LETTER                                                                                                                    ...
RESEARCH LETTER                                                                    0              0.1          0.2       0...
LETTER RESEARCHas the bridges contact the inner disk they also coincide with higher-        detailed in Supplementary Info...
RESEARCH LETTER29. Beck, T. L. et al. Circumbinary gas accretion onto a central binary:              Economy) and addition...
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Flows of gas_through_a_protoplanetary_gap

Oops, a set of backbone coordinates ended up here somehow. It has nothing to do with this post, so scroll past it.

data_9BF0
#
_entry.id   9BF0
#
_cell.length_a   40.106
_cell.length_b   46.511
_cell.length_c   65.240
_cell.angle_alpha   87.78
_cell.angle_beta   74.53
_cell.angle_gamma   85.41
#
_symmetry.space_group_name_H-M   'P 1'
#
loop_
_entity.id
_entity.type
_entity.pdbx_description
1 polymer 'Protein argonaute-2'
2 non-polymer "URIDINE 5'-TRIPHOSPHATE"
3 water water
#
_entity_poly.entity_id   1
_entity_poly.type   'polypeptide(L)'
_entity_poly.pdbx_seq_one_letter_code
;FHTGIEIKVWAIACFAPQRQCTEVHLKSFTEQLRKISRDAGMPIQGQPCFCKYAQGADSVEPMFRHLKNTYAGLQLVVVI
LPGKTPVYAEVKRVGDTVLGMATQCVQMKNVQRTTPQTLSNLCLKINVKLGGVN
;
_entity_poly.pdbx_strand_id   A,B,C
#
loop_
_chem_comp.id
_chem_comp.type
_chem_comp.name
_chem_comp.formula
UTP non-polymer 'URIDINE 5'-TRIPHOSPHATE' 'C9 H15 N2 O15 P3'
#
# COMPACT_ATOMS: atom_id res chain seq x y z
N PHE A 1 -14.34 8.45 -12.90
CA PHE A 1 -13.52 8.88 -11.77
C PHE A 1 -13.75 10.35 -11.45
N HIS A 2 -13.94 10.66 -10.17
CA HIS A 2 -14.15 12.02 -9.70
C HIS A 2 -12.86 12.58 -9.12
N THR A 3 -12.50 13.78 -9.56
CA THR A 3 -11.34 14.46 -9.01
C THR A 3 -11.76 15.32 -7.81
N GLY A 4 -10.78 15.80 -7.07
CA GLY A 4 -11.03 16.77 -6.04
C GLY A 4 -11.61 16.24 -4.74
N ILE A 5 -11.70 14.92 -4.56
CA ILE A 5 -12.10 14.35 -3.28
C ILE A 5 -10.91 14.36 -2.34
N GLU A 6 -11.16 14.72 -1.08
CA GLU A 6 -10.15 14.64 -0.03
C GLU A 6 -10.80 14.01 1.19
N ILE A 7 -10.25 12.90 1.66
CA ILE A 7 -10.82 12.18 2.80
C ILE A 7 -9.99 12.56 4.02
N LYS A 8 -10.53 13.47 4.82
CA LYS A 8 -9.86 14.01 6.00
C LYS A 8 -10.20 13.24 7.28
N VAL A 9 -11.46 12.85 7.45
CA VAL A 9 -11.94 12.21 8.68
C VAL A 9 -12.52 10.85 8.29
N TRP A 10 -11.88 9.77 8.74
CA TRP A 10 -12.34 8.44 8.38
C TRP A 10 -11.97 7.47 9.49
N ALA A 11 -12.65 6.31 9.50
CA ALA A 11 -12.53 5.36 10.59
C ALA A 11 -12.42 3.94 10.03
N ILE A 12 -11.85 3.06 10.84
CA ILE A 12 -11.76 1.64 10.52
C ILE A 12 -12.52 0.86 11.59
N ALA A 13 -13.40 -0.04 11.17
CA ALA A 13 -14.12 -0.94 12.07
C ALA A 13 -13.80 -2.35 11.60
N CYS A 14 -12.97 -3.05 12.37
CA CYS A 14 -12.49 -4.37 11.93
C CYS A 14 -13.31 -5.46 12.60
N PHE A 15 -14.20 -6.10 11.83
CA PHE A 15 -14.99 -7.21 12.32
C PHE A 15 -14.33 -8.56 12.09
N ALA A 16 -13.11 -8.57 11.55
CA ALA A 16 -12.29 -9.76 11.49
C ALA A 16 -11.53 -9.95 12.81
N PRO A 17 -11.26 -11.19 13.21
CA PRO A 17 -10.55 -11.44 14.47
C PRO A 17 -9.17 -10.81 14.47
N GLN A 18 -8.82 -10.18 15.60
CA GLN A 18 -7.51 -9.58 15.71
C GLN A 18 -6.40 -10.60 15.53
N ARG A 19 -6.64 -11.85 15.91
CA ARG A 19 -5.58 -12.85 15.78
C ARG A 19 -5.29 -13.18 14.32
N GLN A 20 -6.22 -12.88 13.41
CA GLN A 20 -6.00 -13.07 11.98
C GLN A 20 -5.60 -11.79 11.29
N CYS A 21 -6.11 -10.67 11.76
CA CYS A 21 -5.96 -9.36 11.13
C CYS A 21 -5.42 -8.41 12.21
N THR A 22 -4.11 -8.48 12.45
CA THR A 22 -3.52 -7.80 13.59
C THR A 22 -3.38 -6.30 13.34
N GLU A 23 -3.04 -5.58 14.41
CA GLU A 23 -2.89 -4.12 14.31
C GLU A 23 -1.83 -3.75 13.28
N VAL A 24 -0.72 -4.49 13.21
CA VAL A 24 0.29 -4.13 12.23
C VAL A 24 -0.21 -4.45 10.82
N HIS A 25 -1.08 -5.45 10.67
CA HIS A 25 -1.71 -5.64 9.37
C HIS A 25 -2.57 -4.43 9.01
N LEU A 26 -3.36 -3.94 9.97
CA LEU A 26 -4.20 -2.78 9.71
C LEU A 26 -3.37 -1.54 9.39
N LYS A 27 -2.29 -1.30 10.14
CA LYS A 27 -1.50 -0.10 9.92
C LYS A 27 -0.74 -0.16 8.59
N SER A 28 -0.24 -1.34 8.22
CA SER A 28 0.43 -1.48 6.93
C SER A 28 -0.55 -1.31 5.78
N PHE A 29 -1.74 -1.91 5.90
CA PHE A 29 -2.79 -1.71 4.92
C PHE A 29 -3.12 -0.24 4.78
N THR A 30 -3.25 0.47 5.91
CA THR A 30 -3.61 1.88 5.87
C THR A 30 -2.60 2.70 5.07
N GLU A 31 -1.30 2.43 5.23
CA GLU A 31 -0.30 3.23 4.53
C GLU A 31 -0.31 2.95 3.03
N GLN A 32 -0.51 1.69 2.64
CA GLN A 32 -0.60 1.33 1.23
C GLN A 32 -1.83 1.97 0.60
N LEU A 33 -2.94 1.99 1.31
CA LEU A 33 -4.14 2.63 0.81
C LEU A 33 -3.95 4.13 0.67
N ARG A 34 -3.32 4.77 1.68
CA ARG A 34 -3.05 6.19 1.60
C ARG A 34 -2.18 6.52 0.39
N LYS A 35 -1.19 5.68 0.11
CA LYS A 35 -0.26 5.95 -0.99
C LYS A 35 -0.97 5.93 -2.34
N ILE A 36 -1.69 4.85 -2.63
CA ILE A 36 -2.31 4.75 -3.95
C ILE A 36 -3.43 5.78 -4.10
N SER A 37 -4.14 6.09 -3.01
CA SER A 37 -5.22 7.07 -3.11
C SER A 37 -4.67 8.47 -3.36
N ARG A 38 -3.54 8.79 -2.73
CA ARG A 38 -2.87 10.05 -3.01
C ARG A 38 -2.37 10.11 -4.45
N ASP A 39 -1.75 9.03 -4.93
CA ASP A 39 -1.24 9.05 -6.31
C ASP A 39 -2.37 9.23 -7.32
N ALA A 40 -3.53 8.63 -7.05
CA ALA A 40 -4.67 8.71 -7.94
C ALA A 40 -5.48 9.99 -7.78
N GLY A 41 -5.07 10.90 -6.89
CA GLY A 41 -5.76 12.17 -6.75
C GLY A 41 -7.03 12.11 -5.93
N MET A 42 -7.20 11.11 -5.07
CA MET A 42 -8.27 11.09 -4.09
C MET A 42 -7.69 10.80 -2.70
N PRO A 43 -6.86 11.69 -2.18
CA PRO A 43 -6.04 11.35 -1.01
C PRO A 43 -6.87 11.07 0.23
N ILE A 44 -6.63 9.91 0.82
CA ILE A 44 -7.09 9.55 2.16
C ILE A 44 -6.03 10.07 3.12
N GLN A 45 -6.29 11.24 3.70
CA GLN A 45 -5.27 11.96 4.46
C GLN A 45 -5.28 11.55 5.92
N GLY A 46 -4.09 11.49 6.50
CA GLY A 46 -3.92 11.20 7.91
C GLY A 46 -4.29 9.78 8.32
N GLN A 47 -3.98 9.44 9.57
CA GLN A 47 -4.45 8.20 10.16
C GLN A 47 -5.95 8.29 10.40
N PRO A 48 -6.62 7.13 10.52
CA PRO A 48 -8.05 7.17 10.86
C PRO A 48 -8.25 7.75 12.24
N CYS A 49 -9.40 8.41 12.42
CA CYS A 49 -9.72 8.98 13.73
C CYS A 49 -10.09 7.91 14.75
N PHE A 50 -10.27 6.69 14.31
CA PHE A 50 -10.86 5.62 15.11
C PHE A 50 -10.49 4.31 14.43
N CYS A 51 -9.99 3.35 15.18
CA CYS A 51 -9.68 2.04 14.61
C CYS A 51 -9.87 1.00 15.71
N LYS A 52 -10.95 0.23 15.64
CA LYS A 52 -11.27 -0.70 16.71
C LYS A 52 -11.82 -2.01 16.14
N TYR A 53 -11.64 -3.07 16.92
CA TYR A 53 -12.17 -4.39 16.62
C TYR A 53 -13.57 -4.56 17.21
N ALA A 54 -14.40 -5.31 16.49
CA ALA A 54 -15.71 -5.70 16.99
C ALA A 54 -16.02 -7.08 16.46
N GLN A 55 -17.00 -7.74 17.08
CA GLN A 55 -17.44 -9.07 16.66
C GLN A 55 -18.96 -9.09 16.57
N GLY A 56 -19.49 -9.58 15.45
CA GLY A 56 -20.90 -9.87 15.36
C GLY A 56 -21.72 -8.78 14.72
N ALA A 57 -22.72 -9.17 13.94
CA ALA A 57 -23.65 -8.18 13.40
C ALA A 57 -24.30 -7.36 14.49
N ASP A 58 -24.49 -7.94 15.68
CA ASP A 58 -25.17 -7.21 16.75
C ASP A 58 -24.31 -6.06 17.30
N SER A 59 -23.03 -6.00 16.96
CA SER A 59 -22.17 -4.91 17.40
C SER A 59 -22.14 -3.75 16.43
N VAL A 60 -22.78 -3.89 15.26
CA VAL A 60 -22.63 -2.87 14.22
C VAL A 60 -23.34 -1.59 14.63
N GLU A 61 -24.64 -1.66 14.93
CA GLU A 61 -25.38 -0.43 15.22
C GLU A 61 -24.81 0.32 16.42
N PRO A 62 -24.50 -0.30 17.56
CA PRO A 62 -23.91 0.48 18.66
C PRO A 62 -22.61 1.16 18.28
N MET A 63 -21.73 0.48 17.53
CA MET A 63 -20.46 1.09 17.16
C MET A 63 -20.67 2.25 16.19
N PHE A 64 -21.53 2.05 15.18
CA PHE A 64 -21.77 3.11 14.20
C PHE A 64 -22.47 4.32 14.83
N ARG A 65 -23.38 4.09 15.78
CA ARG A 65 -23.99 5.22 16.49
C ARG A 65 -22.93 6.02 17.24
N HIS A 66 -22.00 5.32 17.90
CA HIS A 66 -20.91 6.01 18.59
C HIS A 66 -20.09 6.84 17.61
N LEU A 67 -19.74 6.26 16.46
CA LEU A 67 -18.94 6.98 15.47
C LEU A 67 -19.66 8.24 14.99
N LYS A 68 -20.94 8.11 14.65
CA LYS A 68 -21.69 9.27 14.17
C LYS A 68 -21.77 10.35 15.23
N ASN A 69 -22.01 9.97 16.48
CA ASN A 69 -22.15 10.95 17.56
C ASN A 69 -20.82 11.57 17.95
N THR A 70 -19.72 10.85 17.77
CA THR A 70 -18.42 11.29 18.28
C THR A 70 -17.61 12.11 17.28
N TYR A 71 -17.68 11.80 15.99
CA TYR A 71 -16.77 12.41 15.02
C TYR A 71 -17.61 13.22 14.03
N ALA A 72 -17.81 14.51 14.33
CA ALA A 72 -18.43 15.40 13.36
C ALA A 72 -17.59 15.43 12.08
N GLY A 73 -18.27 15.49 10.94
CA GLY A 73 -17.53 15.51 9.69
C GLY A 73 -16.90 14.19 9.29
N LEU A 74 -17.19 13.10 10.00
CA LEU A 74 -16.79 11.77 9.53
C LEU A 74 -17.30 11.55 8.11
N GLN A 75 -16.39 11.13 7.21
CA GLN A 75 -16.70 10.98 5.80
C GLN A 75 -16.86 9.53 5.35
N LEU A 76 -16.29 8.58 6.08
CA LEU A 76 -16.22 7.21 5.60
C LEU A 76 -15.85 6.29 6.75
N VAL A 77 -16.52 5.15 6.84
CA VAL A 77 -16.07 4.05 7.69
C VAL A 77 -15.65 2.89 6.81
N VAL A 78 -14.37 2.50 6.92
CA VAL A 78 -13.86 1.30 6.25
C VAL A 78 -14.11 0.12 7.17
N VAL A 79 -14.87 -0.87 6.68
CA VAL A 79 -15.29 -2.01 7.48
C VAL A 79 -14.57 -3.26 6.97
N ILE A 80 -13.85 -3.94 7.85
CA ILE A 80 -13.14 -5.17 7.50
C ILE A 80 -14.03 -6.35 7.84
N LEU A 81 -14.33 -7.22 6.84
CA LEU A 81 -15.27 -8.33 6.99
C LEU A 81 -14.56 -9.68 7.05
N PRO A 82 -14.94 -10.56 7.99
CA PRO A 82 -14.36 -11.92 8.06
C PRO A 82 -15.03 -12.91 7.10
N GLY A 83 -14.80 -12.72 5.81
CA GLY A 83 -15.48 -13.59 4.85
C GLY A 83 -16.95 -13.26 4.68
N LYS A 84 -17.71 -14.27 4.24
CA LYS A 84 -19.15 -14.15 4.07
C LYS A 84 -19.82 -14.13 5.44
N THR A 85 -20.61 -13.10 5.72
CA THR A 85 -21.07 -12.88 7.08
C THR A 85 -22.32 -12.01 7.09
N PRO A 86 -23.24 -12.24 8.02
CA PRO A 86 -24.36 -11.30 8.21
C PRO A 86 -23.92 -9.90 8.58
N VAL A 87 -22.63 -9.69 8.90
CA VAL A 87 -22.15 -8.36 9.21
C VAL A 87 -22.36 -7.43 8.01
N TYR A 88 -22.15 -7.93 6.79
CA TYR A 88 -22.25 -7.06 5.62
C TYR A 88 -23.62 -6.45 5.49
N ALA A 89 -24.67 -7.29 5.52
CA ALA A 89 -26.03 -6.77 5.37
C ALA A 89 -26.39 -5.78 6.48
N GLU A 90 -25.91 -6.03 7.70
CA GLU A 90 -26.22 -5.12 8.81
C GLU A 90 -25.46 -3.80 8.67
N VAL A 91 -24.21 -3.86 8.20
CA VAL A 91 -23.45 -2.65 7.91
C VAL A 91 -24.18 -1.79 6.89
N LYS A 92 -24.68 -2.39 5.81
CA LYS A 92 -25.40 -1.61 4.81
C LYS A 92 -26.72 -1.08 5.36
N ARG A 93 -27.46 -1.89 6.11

1. 1. LETTER doi:10.1038/nature11769Flows of gas through a protoplanetary gapSimon Casassus1, Gerrit van der Plas1, Sebastian Perez M1, William R. F. Dent2,3, Ed Fomalont4, Janis Hagelberg5, Antonio Hales2,4,Andres Jordan6, Dimitri Mawet3, Francois Menard7,8, Al Wootten4, David Wilner9, A. Meredith Hughes10, Matthias R. Schreiber11, ´ ´ ´Julien H. Girard3, Barbara Ercolano12, Hector Canovas11, Pablo E. Roman13 & Vachail Salinas1 ´The formation of gaseous giant planets is thought to occur in the The dust gap that we see in the radio continuum (Fig. 1a) indicatesfirst few million years after stellar birth. Models1 predict that the a decrease by a factor of at least 300 in the surface density of millimetre-process produces a deep gap in the dust component (shallower in sized grains, judging from the contrast ratio between the peak on thethe gas2–4). Infrared observations of the disk around the young star horseshoe-shaped outer disk (the northern flux peak at 360 mJy perHD 142527 (at a distance of about 140 parsecs from Earth) found beam) and the faintest detected signal inside the gap (namely thean inner disk about 10 astronomical units (AU) in radius5 (1 AU is western filament at 1 mJy per beam; see below). Yet there is nothe Earth–Sun distance), surrounded by a particularly large gap6 counterpart in the CO(3–2) map (Fig. 1b) of the arc that we see inand a disrupted7 outer disk beyond 140 AU. This disruption is indi- the radio continuum. CO(3–2) is probably optically thick, as reflectedcative of a perturbing planetary-mass body at about 90 AU. Radio by its diffuse morphology, so that it traces the temperature profileobservations8,9 indicate that the bulk mass is molecular and lies rather than the underlying density field. Detailed modelling of optical-in the outer disk, whose continuum emission has a horseshoe ly thin isotopologue data is required to constrain accurately the depthmorphology8. The high stellar accretion rate10 would deplete the of the gaseous gap. To study the distribution of dense gas inside theinner disk11 in less than one year, and to sustain the observed gap, we use the tracer HCO1.accretion matter must therefore flow from the outer disk and cross The second result from our observations is that gas showingthe gap. In dynamical models, the putative protoplanets channel HCO1(4–3) emission, expected in the denser regions (molecularouter-disk material into gap-crossing bridges that feed stellar hydrogen number density, nH2 < 106 cm23) exposed to ultravioletaccretion through the inner disk12. Here we report observations radiation, is indeed found in the exposed rim of the dense outer disk,of diffuse CO gas inside the gap, with denser HCO1 gas along gap- but also along gap-crossing filaments. The most conspicuous filamentcrossing filaments. The estimated flow rate of the gas is in the range extends eastwards from the star, and a fainter filament extends west-of 7 3 1029 to 2 3 1027 solar masses per year, which is sufficient to wards. Both filaments subtend an angle of about 140 6 10u with themaintain accretion onto the star at the present rate. star at its vertex. The central regions of these filaments correspond The HD 142527 system offers an unhindered view of its large central to the brightest features in the HCO1 line intensity maps (Fig. 1c),gap, and is a promising ‘laboratory’ in which to observe the ongoing although the outer disk is brighter in peak specific intensity (Sup-formation of gaseous giant planets. The orientation of the disk is well plementary Fig. 7). Thus, line velocity profiles are broader on the stellarunderstood. Multiwavelength data are consistent with an inclination side of the filaments than in the outer disk, where they merge with theof about 20u, indicating that the disk is almost face-on to our line of outer-disk Keplerian rotation pattern. These narrow, systemic-velocitysight11. The disk position angle is about 220u east of north, and the HCO1 filaments are best seen in intensity maps integrated overeastern side is the far side of the disk, as suggested by a clear view of the the filament velocities (Fig. 1d, inset). No central peak is seen in theouter disk’s inner rim in the mid-infrared spectral range11,13 and by a channel maps (Supplementary Fig. 2), and so a beam-elongation effectclockwise rotation suggested by what is probably a trailing spiral arm can be ruled out. The eastern filament also is notable in terms of peakto the west6. HCO1 specific intensity (Supplementary Fig. 7e). For ease of visuali- We find that the CO(3–2) emission (that is, emission of CO with zation, we show deconvolved models of the HCO1 intensity images inJ 5 3–2, where J is the CO rotational quantum number) peaks inside the inset to Fig. 1d. A related feature is seen in CO(3–2) emission,the gap. Other disks have been observed to have a CO decrement whose intensity peaks in the more diffuse regions surrounding thewithin dust cavities14,15, and may represent later evolutionary stages eastern HCO1 filament. We note from the inset to Fig. 1 that theor different gap-clearing mechanisms. Gas inside dust cavities has continuum also shows features under the HCO1 filament. These fea-previously been directly observed very close to the central star (inside tures are faint and grow away from the edges of the horseshoe-shapedthe dust evaporation radius) using near-infrared interferometry16–18. outer disk. Estimates of physical conditions are given in Supplemen-Other indirect observations of gas inside19–23 dust gaps at larger dis- tary Information.tances from the central star have revealed spectroscopically resolved The molecular and filamentary flows near the star are non-gas tracers, such as rovibrational CO emission at a wavelength of Keplerian. Blueshifted emission extends to the east from the central ˚4.67 mm and [O I] emission at 6,300 A, under the assumption of intensity peak (Fig. 1d). This velocity component is broad near the star,azimuthal symmetry and Keplerian rotation. Spectro-astrometry in with emission ranging from 23.4 to 111 km s21 (Supplementarycombination with Keplerian disk models and azimuthal symmetry Fig. 2), and is marginally resolved (the central HCO1 peak extendshave also been used to infer the presence of CO gas inside disk over about 0.65 3 0.38 arcsec2). In the deconvolved images of the insetgaps24–26. Our data provide a well-resolved observation of gas at sub- to Fig. 1d, the peak intensity in the blue- and red-outlined regions aremillimetre wavelengths inside a dust gap. separated by about 0.2 arcsec, that is, by the diameter of the inner disk,1 Departamento de Astronomıa, Universidad de Chile, Casilla 36-D, Santiago, Chile. 2Joint ALMA Observatory, Alonso de Cordova 3107, Vitacura 763-0355, Santiago, Chile. 3European Southern ´ ´Observatory, Casilla 19001, Vitacura, Santiago, Chile. 4National Radio Astronomy Observatory, 520 Edgemont Road, Charlottesville, Virginia 22903-2475, USA. 5Observatoire de Geneve, Universite de ` ´Geneve, 51 Chemin des Maillettes, 1290, Versoix, Switzerland. Departamento de Astronomıa y Astrofısica, Pontificia Universidad Catolica de Chile, Santiago, Chile. 7UMI-FCA, CNRS/INSU France (UMI ` 6 ´ ´ ´3386), and Departamento de Astronomıa, Universidad de Chile, Santiago, Chile. 8CNRS/UJF Grenoble 1, UMR 5274, Institut de Plane ´ ´tologie et dAstrophysique de Grenoble (IPAG), F-48041 Grenoble Cedex9, France. 9Harvard-Smithsonian Center for Astrophysics, 60 Garden Street, Cambridge, Massachusetts 02138, USA. 10Department of Astronomy, UC Berkeley, 601 Campbell Hall, Berkeley, California94720, USA. 11Departamento de Fısica y Astronomıa, Universidad Valparaiso, Avenida Gran Bretana 1111, Valparaiso, Chile. 12University Observatory, Ludwig-Maximillians University, D-81679 Munich, ´ ´Germany. 13Center of Mathematical Modeling, University of Chile, Avenida Blanco Encalada 2120 Piso 7, Santiago, Chile. 1 0 J A N U A RY 2 0 1 3 | VO L 4 9 3 | N AT U R E | 1 9 1 ©2013 Macmillan Publishers Limited. All rights reserved